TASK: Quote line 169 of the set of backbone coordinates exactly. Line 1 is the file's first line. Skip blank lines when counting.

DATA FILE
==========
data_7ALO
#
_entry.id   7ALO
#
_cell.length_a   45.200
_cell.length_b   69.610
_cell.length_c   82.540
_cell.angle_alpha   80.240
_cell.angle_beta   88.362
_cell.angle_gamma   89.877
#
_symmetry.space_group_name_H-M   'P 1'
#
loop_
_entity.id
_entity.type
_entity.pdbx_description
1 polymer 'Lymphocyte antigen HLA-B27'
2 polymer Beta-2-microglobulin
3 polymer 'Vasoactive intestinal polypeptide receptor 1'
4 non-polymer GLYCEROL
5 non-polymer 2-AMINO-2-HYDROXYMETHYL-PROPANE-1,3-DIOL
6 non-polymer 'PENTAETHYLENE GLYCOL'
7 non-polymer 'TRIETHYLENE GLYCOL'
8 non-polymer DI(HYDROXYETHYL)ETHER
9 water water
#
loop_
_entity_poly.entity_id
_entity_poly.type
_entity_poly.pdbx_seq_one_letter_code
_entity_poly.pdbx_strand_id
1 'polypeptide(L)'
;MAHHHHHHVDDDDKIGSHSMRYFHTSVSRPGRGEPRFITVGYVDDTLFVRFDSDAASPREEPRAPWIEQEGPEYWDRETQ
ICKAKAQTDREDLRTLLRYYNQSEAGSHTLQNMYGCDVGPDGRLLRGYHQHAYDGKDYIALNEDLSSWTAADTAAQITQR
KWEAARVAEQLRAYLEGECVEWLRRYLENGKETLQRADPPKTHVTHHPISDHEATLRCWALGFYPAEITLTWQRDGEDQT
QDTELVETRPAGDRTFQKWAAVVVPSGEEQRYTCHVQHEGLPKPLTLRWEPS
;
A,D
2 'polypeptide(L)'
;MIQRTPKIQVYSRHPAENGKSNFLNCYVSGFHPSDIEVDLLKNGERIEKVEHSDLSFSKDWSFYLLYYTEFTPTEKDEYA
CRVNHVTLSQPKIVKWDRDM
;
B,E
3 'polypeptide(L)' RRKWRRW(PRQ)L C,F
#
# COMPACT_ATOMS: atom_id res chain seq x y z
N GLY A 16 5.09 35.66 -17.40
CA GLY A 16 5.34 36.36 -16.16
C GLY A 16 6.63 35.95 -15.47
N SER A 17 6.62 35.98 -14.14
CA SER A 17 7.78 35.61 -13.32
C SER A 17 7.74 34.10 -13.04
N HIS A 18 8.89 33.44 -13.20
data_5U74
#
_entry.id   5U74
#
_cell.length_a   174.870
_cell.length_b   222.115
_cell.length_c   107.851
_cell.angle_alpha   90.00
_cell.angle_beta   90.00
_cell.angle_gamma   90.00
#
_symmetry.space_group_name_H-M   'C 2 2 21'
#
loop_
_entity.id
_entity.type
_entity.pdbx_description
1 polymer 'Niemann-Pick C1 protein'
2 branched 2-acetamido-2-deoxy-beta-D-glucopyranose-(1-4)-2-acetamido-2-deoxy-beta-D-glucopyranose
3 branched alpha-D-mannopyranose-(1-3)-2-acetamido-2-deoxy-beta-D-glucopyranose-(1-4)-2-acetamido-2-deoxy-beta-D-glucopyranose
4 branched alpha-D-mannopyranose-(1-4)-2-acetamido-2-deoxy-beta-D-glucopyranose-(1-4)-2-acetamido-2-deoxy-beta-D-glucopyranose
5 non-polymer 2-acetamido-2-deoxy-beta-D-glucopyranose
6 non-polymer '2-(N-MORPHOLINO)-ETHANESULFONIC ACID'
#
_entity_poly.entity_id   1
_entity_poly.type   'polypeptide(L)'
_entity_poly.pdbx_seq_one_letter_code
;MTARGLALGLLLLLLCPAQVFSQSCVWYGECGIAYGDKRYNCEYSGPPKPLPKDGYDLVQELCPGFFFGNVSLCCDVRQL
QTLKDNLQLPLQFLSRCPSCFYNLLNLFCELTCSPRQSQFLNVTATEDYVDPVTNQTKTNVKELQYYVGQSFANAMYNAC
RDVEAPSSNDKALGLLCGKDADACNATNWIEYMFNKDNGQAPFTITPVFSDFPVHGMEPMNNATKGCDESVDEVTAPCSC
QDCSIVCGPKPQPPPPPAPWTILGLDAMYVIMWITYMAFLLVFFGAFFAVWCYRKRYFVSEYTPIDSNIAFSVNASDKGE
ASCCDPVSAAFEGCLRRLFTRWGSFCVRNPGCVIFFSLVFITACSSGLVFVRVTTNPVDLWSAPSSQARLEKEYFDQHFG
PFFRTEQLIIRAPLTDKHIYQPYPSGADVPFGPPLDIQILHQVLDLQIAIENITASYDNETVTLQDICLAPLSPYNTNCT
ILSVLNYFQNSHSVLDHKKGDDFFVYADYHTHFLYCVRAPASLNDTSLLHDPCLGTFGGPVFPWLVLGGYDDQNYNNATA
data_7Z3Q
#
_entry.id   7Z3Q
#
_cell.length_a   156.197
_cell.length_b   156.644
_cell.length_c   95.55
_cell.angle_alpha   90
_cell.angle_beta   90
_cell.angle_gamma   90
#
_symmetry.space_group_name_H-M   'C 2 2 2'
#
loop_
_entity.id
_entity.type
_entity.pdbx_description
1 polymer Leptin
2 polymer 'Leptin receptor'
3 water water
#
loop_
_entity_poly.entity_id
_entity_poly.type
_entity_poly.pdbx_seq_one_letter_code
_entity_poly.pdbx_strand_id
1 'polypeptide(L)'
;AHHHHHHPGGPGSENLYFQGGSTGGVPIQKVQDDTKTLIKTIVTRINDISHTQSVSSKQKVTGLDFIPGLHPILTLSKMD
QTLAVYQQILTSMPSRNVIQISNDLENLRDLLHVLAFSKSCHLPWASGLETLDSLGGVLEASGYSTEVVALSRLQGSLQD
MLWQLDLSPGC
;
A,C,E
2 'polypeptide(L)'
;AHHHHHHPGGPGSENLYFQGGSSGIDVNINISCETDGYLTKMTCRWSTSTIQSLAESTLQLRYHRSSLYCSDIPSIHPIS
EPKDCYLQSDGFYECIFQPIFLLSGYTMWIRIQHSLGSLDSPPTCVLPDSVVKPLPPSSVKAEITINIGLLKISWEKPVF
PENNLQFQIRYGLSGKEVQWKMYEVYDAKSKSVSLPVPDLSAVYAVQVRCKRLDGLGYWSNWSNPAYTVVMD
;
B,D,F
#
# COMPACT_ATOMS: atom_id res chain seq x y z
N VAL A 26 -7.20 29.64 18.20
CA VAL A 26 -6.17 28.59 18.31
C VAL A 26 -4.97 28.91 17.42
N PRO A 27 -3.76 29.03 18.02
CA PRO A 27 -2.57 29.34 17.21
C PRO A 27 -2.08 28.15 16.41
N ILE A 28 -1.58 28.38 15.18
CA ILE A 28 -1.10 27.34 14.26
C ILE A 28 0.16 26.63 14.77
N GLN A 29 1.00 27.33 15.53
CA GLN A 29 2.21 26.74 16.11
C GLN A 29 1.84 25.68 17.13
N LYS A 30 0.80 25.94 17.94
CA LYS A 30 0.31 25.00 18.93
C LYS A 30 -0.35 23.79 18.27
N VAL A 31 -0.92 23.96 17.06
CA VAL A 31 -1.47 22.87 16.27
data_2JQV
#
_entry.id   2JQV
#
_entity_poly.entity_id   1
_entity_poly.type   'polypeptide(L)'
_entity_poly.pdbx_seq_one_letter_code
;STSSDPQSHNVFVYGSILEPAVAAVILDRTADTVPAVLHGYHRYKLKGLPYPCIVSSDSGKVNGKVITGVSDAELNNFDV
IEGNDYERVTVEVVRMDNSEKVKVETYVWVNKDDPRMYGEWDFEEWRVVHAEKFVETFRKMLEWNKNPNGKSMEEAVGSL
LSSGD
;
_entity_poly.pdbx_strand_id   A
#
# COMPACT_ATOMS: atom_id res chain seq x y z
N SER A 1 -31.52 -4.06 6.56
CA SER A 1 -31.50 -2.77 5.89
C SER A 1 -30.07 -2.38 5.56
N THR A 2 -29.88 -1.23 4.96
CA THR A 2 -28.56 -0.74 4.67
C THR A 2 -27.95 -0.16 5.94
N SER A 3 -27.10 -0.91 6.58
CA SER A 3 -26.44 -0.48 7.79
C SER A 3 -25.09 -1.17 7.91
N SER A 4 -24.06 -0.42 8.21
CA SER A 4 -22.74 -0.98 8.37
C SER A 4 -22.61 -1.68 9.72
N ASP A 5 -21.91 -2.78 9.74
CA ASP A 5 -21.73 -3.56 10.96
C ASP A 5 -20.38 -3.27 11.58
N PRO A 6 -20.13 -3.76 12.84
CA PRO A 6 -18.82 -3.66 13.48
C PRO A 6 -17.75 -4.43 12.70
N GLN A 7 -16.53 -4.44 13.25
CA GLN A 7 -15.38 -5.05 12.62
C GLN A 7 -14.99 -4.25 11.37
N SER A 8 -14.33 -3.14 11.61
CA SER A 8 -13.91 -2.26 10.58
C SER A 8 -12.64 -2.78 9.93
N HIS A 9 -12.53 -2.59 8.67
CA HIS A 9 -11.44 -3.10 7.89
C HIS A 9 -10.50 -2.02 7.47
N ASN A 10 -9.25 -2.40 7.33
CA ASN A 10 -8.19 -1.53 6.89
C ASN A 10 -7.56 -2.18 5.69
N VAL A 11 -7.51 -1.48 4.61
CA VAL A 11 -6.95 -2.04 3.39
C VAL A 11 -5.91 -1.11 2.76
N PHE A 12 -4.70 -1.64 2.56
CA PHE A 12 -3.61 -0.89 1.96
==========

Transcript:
N SER A 4 -24.06 -0.42 8.21